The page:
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Saving the Family Farm: Know-It-All Kids

It’s a proud day when the son or daughter graduates from agriculture college and comes home to farm. But, their world of societal and technological differences can cause friction between generations.

Andy Junkin is a farmer, mediator, and coach for farm families. He says these eager young folks have one-thousand-and-one ideas for how to improve the farm operation. By idea number 357, the patriarch or matriarch might perceive these suggestions as criticism of how he or she has done things in the past.

"I always tell the young farmers when they graduate from agriculture college, don’t go home and change things as far as buying a new combine, buying the farm next door, doubling the size of the barn, or even trying a new type of teat dip. The first thing you’ve got to do is change how your family deals with change," says Junkin. "You’ve got to get a process in place that you can sit down on a regular basis with your family and be able to brainstorm. The patriarch or matriarch have to be involved."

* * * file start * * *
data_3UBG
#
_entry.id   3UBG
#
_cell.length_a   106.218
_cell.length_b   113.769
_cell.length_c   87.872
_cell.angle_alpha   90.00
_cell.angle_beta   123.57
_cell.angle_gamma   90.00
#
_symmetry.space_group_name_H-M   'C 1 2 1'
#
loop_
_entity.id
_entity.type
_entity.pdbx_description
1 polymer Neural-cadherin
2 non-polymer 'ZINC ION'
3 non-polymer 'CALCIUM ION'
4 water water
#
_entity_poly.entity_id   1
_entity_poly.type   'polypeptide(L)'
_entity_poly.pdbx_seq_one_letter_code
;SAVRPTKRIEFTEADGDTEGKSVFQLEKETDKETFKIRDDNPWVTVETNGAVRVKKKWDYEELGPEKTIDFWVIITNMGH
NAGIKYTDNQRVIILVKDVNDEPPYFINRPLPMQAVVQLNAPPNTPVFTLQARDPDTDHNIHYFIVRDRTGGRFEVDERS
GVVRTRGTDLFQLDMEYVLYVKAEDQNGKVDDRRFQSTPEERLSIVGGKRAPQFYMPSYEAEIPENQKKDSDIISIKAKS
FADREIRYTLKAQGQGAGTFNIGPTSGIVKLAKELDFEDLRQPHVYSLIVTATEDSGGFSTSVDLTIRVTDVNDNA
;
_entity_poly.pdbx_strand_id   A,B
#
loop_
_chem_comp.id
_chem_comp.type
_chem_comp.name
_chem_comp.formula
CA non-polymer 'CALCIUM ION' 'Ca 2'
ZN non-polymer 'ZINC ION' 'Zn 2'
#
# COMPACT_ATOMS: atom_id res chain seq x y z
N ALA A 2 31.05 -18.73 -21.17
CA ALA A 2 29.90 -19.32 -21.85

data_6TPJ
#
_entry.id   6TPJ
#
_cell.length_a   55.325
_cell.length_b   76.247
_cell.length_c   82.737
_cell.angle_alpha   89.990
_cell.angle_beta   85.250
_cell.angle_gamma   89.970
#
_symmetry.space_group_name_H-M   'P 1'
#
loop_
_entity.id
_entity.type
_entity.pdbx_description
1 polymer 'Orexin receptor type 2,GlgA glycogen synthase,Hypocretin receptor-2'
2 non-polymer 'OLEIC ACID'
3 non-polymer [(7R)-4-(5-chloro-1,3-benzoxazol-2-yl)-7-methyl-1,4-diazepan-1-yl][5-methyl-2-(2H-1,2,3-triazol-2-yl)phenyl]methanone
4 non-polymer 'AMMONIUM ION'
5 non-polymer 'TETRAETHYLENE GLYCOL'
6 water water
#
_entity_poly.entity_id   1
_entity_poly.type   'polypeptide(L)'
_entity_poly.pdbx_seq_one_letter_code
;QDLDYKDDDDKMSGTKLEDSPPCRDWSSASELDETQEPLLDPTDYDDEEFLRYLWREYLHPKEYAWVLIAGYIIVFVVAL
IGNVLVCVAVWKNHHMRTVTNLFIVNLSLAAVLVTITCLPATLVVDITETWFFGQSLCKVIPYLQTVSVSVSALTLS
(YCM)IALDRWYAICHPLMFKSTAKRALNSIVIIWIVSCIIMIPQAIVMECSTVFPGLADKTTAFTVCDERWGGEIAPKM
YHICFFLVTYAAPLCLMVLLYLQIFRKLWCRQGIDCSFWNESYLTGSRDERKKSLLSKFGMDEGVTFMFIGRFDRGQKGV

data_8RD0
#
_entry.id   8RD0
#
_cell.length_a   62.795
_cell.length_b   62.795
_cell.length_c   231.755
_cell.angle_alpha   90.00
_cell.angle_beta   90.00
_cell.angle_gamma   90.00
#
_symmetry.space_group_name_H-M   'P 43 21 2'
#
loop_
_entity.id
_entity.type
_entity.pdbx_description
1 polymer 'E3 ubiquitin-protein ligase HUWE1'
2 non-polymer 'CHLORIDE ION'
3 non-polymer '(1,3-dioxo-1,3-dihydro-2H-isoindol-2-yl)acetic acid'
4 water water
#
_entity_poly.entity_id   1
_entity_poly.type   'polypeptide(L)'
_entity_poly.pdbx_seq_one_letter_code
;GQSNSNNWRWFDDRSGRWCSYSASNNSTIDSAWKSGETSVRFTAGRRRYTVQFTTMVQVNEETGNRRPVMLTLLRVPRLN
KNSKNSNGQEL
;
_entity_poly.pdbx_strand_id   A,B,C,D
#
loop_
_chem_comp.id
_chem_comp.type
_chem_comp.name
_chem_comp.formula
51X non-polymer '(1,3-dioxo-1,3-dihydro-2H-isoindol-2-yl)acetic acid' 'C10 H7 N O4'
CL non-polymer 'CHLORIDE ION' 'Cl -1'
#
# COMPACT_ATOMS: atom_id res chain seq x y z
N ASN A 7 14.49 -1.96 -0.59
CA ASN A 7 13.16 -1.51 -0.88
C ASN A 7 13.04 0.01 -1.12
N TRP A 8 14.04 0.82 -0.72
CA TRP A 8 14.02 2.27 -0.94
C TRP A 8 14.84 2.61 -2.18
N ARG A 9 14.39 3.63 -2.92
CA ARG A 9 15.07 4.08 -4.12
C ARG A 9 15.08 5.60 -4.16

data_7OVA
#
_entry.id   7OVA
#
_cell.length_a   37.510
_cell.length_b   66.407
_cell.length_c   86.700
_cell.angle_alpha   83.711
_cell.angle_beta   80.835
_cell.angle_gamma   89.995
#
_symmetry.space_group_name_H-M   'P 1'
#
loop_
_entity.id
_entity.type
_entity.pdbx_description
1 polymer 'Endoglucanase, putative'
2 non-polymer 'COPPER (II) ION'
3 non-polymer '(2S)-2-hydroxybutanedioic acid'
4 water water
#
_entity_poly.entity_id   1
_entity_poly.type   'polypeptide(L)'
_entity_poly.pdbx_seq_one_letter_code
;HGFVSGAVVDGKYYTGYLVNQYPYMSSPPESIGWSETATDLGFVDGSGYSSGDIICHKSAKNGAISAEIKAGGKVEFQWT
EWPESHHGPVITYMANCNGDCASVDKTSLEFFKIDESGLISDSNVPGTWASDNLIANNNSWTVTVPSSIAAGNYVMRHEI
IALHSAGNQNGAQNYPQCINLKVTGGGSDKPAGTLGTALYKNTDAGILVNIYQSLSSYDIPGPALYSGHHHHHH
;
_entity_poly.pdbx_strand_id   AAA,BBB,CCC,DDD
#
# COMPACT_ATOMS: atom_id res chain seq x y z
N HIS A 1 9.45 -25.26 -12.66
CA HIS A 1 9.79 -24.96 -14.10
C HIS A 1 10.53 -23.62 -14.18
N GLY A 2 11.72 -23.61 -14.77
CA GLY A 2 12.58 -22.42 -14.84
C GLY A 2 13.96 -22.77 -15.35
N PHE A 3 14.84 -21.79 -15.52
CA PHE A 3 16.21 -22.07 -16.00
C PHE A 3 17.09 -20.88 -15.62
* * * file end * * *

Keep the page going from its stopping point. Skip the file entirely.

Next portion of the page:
Junkin says when the older generation sits down on a regular basis with the college grad, it helps whittle down those 1001 ideas in a way that benefits everyone.

"Generally what I see is two or three family members will come to the table and at least two ideas are good ones, and one idea is dumb. And through that process, the patriarch or matriarch is able to explain to the kids why that idea is dumb, and the benefit is that you’re able to transfer wisdom," he says.

Parents, allow your children to grow on the job. Kids, realize that you do have a lot to learn.

Hear more of how Andy helps farm families work together by listening to my podcast with him

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